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Erik Trautman

“Everything you can imagine is real.”
-- Pablo Picasso

Yellowstone National Park

After a poor night’s sleep in a freezing teepee in West Yellowstone and a misadventure with some hydrogen peroxide, we set out to find a better experience in the park itself. We got as far as the parking lot before the next bit of poor luck hit — the frigid night had killed the bike battery and we had to wait for a jump start off of a staff member’s truck. By that point, though, the sun was well out and, beneath blue skies, we pushed into the park at last.

We retraced some of our route from the previous evening, heading more or less straight for Old Faithful. It was good to actually get a chance to see the landscape in the daytime. We passed beautiful river views, meadows, and gentle forested hills until their beauty was difficult not to take for granted. My girlfriend seemed to tire of the many photo-op stops before I did:

The only sad thing about the ride through the forest was the tens of thousands of felled trees that littered the hillsides like some hand of god had smashed them flat to the ground, leftovers from the 1988 fire that wiped out almost 800,000 acres, or more than a third of the entire park. It was the largest fire the recorded history of the US and its scars were all over the land even still.

A sudden traffic jam served as a friendly reminder that we are really just visitors to the park:

Eventually the trees peeled back and the ground calcified into hardened, colorful fields of geysers. It’s difficult to stand next to a geyser and not be impressed with how very *different* it is from almost anything else you see in nature. The holes are bursting with steam and color and an inorganic sort of life and personality. Some just bubble quietly along while others steam softly until they rumble forth and spew lustily into the air for several minutes before quieting down again.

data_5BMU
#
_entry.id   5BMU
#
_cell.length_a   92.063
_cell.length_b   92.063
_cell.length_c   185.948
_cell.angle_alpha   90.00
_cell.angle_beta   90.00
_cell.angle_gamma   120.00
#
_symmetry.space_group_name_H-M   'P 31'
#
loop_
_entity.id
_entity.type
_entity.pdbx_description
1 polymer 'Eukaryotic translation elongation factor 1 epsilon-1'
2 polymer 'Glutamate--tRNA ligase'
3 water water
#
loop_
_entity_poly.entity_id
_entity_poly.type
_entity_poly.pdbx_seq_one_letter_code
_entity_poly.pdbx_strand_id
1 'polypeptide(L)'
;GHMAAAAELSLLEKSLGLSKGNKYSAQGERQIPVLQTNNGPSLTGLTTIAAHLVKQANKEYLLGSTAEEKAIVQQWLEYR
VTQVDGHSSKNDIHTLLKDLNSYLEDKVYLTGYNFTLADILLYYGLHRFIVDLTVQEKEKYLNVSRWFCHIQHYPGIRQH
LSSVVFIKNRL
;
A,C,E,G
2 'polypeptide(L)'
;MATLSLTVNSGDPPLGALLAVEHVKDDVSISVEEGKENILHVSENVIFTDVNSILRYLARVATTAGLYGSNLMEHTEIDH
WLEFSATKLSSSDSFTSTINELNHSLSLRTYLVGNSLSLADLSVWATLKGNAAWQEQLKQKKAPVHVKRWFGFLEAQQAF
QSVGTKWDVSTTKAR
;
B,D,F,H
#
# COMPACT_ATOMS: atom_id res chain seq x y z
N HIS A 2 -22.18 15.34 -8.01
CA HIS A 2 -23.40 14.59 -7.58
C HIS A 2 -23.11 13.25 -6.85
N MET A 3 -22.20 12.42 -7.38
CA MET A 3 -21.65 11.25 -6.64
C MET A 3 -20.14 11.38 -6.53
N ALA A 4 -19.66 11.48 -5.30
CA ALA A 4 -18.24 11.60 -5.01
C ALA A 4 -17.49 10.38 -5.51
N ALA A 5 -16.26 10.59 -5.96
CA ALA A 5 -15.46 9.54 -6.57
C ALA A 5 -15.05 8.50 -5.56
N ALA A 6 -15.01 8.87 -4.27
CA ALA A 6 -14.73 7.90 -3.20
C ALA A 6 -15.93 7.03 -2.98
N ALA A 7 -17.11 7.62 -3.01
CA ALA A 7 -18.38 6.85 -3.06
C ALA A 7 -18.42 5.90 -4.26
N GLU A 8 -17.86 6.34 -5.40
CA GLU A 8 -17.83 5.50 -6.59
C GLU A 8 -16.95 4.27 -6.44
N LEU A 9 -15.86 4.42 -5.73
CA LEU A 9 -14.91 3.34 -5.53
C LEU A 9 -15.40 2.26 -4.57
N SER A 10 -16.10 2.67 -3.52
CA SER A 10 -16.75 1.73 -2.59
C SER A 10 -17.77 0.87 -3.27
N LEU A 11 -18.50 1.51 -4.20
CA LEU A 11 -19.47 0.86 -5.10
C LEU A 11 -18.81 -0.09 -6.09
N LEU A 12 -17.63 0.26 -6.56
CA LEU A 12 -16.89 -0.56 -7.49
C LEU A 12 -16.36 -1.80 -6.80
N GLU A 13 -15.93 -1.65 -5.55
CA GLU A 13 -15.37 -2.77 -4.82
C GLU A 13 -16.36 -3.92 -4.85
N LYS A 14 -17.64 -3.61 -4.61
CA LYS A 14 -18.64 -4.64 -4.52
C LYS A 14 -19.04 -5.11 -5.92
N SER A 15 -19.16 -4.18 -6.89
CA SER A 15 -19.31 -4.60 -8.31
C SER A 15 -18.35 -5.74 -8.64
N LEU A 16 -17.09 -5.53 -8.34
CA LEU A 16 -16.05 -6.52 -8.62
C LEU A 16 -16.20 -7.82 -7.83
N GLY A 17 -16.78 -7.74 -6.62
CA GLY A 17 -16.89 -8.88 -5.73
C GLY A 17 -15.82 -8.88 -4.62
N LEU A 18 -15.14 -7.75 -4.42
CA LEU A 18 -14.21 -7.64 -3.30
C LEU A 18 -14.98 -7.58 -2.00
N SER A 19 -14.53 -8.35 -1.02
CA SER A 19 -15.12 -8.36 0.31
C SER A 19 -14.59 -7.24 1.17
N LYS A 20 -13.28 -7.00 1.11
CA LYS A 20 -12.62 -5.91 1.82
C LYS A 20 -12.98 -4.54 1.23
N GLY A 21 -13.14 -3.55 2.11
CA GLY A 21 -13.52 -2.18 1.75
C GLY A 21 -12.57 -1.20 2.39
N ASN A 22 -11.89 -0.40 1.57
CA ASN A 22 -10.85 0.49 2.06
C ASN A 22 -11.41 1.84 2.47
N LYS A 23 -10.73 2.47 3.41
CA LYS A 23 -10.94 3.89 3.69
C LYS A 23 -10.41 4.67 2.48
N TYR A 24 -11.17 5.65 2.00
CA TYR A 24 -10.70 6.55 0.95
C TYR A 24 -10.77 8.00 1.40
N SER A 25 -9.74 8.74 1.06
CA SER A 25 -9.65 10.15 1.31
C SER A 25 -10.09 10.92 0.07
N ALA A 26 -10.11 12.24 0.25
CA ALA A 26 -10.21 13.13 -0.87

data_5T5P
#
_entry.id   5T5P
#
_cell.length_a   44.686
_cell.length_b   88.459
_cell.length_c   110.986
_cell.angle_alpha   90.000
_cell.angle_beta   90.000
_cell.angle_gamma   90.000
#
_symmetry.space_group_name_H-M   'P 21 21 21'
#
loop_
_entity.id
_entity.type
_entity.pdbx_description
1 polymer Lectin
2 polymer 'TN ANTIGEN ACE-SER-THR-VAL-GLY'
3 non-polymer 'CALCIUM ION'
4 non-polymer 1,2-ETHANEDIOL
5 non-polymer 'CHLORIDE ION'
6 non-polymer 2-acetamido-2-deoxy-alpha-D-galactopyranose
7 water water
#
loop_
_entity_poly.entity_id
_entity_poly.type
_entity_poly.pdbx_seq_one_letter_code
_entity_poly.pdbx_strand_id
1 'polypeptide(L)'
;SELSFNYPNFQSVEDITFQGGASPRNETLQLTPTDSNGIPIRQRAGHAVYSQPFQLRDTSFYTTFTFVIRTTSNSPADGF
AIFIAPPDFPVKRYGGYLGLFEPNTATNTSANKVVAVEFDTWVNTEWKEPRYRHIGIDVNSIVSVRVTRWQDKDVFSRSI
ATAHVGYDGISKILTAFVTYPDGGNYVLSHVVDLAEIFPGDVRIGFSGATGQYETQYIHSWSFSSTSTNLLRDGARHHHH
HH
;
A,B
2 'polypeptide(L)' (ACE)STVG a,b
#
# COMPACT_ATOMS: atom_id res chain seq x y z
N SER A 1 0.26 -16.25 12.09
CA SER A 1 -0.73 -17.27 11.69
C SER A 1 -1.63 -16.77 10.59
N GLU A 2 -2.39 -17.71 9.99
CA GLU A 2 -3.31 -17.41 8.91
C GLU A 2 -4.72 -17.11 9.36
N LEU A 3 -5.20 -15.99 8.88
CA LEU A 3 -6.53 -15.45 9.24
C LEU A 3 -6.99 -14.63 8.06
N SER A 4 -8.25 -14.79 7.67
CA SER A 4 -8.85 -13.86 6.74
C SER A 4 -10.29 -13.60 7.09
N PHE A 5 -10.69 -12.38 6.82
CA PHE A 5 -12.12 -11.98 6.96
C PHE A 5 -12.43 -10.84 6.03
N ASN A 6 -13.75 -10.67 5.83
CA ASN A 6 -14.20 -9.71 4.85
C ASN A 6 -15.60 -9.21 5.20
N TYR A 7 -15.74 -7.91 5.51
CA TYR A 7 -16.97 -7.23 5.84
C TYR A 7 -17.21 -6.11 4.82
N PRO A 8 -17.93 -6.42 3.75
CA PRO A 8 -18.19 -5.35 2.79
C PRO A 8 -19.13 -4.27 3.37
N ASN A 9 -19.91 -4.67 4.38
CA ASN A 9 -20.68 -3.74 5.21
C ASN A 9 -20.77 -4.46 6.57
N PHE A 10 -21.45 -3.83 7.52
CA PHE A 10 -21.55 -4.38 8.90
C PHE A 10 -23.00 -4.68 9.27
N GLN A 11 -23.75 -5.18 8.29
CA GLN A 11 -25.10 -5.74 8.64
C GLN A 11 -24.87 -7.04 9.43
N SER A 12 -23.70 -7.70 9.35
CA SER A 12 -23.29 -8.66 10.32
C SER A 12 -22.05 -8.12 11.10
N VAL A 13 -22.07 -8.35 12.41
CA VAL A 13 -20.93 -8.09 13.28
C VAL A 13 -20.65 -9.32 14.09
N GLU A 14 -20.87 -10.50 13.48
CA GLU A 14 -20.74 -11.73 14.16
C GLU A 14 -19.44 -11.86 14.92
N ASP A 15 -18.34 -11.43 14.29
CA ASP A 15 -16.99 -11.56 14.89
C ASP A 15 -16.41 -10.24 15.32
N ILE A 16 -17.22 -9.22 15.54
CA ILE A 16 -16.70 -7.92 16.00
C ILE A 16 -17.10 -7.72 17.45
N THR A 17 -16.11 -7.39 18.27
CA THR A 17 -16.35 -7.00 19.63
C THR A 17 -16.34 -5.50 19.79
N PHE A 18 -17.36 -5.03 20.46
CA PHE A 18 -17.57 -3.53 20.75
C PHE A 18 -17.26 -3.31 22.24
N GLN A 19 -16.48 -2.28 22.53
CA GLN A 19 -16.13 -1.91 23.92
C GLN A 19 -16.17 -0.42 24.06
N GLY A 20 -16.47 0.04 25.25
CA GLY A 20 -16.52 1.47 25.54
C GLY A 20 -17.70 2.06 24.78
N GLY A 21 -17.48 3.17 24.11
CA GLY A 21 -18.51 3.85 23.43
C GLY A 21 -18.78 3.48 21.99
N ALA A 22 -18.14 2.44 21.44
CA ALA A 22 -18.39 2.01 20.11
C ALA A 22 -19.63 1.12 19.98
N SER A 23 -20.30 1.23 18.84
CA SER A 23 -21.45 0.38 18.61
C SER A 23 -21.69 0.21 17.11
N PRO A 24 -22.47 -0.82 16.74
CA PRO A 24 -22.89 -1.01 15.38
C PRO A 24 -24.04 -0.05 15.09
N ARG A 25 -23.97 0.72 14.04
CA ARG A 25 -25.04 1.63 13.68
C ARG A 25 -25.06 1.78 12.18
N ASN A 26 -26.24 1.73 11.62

We got to Old Faithful about midway between eruptions. That particular geyser can take between 50-90 minutes to recharge, depending on the violence of the previous discharge. Of all the geysers we saw, Old Faithful might have been the most boring. It was packed with tourists all around and just steamed quietly for a long, hot wait. When it finally did erupt it was impressive enough for the first ten seconds or so but, in this current age of wonders, it was more or less shrug-worthy overall.

From the geysers, we rode to the Grand Canyon of Yellowstone. The canyon was another gorgeous natural wonder of the park. The views from the top were vast and impressive and the canyon itself cut savagely and majestically through the yellow stones of the park’s foundation.

We hiked the 317 stairs of Uncle Tom’s Trail down the cliff face to get a better view of the falls:

From the canyon, we cut north past the Tower Fall (another epic waterfall but not very photogenic in the western light) and left from the Northwest entrance, where the Mammoth Springs are located. Overall, the park was so epic and incredible and amazing that the mind numbs by the sheer magnitude and diversity of natural beauty within. There are parts of our drive that were so beautiful that, were they divorced from the other wonders around them, would be worthy of their own feature destination status.

That said, because we crammed so much into just one short day, we got a bit numb and didn’t even stop for pictures after a while. It made me definitely want to return to the park when, a) there were less other tourists, and b) during the winter when the snow would make some of the views (and especially geysers) heart-wrenchingly beautiful.

The final ride to the park exit and into the land beyond goes down as one of the best of my life. Again, the ingredients just came together perfectly. The sun was setting and warm, the air was filled with the smells of flowers, hills, and the occasional whiff of campsmoke. The road cleared of the slow-moving gawkers who had dominated it all day and the descents into valley meadows were fast and sweeping. It was difficult not to just close my eyes and soak it all in. That ride to the park exit and into the rolling yellow hills of western Montana made me vow that I *will* return to that area and may even settle in to stay for a while on some day in the far (far) distant future.